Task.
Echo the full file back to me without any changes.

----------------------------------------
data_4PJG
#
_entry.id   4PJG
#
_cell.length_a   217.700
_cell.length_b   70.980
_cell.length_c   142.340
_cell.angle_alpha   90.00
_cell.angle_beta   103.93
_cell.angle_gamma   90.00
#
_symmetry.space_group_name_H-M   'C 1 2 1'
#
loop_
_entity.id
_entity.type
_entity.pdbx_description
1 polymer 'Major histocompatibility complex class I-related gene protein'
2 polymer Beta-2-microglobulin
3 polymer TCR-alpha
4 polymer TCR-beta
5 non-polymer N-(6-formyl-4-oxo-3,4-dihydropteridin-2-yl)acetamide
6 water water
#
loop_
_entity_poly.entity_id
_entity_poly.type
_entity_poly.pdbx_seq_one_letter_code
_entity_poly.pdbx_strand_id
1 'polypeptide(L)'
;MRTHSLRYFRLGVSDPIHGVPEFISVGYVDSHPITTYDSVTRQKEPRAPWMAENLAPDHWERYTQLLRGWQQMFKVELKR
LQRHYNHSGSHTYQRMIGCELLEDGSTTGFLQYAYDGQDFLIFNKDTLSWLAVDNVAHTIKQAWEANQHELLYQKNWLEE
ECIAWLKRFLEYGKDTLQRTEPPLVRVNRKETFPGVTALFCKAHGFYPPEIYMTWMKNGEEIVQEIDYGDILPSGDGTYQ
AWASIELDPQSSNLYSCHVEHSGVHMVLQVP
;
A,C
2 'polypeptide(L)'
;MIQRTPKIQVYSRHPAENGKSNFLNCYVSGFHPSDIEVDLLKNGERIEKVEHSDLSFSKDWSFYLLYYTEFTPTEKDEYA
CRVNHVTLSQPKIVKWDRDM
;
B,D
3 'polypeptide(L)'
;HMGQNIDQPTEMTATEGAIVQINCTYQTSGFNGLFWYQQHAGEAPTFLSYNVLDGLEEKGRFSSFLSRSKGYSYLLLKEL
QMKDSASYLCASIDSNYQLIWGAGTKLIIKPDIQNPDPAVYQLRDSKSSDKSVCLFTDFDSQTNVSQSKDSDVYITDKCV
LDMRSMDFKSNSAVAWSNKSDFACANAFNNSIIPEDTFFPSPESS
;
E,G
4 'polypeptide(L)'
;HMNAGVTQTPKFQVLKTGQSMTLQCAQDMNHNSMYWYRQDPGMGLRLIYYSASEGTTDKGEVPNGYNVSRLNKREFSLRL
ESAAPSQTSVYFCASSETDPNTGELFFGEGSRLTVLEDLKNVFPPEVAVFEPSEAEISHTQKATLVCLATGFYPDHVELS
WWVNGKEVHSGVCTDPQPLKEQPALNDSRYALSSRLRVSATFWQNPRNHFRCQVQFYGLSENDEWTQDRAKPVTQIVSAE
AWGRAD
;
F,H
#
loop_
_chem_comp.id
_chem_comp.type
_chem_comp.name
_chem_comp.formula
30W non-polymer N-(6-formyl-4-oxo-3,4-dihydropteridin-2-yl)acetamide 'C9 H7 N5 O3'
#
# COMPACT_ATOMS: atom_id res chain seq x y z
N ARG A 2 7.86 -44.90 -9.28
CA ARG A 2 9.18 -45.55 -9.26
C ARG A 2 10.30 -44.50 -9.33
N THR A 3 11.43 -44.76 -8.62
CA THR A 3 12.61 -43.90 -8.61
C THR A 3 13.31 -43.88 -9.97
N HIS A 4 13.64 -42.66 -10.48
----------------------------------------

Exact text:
data_4PJG
#
_entry.id   4PJG
#
_cell.length_a   217.700
_cell.length_b   70.980
_cell.length_c   142.340
_cell.angle_alpha   90.00
_cell.angle_beta   103.93
_cell.angle_gamma   90.00
#
_symmetry.space_group_name_H-M   'C 1 2 1'
#
loop_
_entity.id
_entity.type
_entity.pdbx_description
1 polymer 'Major histocompatibility complex class I-related gene protein'
2 polymer Beta-2-microglobulin
3 polymer TCR-alpha
4 polymer TCR-beta
5 non-polymer N-(6-formyl-4-oxo-3,4-dihydropteridin-2-yl)acetamide
6 water water
#
loop_
_entity_poly.entity_id
_entity_poly.type
_entity_poly.pdbx_seq_one_letter_code
_entity_poly.pdbx_strand_id
1 'polypeptide(L)'
;MRTHSLRYFRLGVSDPIHGVPEFISVGYVDSHPITTYDSVTRQKEPRAPWMAENLAPDHWERYTQLLRGWQQMFKVELKR
LQRHYNHSGSHTYQRMIGCELLEDGSTTGFLQYAYDGQDFLIFNKDTLSWLAVDNVAHTIKQAWEANQHELLYQKNWLEE
ECIAWLKRFLEYGKDTLQRTEPPLVRVNRKETFPGVTALFCKAHGFYPPEIYMTWMKNGEEIVQEIDYGDILPSGDGTYQ
AWASIELDPQSSNLYSCHVEHSGVHMVLQVP
;
A,C
2 'polypeptide(L)'
;MIQRTPKIQVYSRHPAENGKSNFLNCYVSGFHPSDIEVDLLKNGERIEKVEHSDLSFSKDWSFYLLYYTEFTPTEKDEYA
CRVNHVTLSQPKIVKWDRDM
;
B,D
3 'polypeptide(L)'
;HMGQNIDQPTEMTATEGAIVQINCTYQTSGFNGLFWYQQHAGEAPTFLSYNVLDGLEEKGRFSSFLSRSKGYSYLLLKEL
QMKDSASYLCASIDSNYQLIWGAGTKLIIKPDIQNPDPAVYQLRDSKSSDKSVCLFTDFDSQTNVSQSKDSDVYITDKCV
LDMRSMDFKSNSAVAWSNKSDFACANAFNNSIIPEDTFFPSPESS
;
E,G
4 'polypeptide(L)'
;HMNAGVTQTPKFQVLKTGQSMTLQCAQDMNHNSMYWYRQDPGMGLRLIYYSASEGTTDKGEVPNGYNVSRLNKREFSLRL
ESAAPSQTSVYFCASSETDPNTGELFFGEGSRLTVLEDLKNVFPPEVAVFEPSEAEISHTQKATLVCLATGFYPDHVELS
WWVNGKEVHSGVCTDPQPLKEQPALNDSRYALSSRLRVSATFWQNPRNHFRCQVQFYGLSENDEWTQDRAKPVTQIVSAE
AWGRAD
;
F,H
#
loop_
_chem_comp.id
_chem_comp.type
_chem_comp.name
_chem_comp.formula
30W non-polymer N-(6-formyl-4-oxo-3,4-dihydropteridin-2-yl)acetamide 'C9 H7 N5 O3'
#
# COMPACT_ATOMS: atom_id res chain seq x y z
N ARG A 2 7.86 -44.90 -9.28
CA ARG A 2 9.18 -45.55 -9.26
C ARG A 2 10.30 -44.50 -9.33
N THR A 3 11.43 -44.76 -8.62
CA THR A 3 12.61 -43.90 -8.61
C THR A 3 13.31 -43.88 -9.97
N HIS A 4 13.64 -42.66 -10.48